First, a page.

The model itself is made of plastic: there are no diecast or PE parts. which is the standard on Trumpeter Easy Model series. These models are very cheap, and an alternative to kits or more expensive pre-assembled models from other manufacturers.
Whereas this is particularly noticeable on several models from Trumpeter, the model quality lacking quite considerably in certain cases, it seems not to be the case for the Easy Model's Sturer Emil.

Details are, overall, quite nice indeed, particularly the overlapping roadwheels; whereas the remaining ones are molded to a good standard: accessories and tools, as well as several details inside the fighting compartment, such as the gunner's periscopic sight, add a realistic touch to the model.

The vehicle is also brought alive by some light weathering, particularly on the superstructure's sides and on the gun mantlet.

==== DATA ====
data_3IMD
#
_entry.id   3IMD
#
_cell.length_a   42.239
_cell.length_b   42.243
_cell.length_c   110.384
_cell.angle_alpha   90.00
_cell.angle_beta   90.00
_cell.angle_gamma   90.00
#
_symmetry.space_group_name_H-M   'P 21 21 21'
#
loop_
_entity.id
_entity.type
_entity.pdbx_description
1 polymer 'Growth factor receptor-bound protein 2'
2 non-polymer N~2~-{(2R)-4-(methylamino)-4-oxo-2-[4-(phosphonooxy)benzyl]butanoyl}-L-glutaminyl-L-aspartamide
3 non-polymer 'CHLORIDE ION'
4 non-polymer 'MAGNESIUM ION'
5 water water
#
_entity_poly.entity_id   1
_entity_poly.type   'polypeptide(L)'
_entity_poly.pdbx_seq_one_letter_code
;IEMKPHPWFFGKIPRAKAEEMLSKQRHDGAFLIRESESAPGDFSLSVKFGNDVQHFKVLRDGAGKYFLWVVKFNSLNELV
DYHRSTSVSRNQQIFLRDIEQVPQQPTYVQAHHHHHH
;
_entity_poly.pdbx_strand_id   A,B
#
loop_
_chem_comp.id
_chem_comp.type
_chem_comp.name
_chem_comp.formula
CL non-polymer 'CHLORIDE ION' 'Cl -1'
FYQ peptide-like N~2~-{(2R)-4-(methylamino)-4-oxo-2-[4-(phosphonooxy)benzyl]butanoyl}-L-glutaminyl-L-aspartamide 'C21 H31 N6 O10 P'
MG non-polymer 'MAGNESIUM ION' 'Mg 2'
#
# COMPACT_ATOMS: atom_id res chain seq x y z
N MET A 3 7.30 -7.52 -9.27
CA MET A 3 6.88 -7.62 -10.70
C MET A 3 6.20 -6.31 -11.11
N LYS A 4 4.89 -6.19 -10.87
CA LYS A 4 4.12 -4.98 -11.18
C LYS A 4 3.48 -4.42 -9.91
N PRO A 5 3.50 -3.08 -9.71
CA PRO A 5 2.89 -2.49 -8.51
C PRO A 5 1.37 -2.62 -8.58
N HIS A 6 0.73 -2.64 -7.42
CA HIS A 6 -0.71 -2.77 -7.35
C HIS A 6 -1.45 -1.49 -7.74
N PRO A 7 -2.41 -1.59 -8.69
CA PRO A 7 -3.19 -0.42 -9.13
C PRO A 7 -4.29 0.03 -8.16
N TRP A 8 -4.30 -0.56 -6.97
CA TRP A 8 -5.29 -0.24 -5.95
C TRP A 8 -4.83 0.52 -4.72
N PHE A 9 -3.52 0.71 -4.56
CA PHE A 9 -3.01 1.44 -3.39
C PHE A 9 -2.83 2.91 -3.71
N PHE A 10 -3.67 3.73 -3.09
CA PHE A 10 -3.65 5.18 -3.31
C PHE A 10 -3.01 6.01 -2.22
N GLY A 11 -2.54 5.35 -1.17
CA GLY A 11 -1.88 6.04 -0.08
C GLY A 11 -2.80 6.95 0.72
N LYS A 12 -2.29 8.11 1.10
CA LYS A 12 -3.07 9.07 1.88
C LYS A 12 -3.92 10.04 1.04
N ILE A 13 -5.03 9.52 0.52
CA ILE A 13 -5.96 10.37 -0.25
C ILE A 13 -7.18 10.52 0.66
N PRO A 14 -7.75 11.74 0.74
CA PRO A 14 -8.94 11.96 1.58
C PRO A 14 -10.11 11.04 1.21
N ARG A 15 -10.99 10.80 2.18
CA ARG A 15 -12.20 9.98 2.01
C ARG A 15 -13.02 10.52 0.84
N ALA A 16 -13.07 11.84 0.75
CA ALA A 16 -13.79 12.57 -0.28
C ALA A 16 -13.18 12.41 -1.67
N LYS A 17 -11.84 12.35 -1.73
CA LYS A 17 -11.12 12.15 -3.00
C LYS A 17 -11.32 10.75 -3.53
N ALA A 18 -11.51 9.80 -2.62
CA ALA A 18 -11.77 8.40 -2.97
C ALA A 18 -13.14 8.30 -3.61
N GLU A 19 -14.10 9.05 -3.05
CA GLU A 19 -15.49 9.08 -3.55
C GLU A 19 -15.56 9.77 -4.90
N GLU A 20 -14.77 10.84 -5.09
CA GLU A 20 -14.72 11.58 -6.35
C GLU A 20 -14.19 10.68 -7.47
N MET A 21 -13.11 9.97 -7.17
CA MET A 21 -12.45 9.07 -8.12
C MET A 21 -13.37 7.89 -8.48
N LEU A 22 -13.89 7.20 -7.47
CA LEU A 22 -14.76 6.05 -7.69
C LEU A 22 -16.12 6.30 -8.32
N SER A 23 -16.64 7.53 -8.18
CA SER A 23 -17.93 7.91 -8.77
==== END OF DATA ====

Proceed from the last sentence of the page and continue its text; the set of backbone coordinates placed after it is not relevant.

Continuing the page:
The model is painted in a standard German grey factory paint and exhibits a simple white Balkenkreuz along with the insignia of the Panzerjäger-Abteilung 521.

The model does come fully assembled and ready for exposition. However, it doesn't come with any display cases - I used a Panzerstahl 1:72 15cm x 7cm x 7cm display case for mine.
The impressive 12,8cm K L/61 gun doesn't have any traverse, elevation or depression: it's firmly fixed in place.

~ Final Thoughts ~
The model is, overall, one of the best one from Trumpeter Easy Model. Quality isn't generally, and surely, their best feature: they are meant to be a cheap solution to other, more expensive alternatives. 
However, this particular model actually holds its ground and does have a variety of well-molded details: the model does feel realistic, not toyish, and appealing. Also, there are very limited choices when it come to Sturer Emil models; so, this model is definitely alright by me

Model Quality: 


Price/Quality Ratio:

Accessories (display case et cetera):

Copying/Using any part of this review anywhere else is strictly forbidden, unless my proper authorisation is given. Please, contact me in the case.
@2016 Altank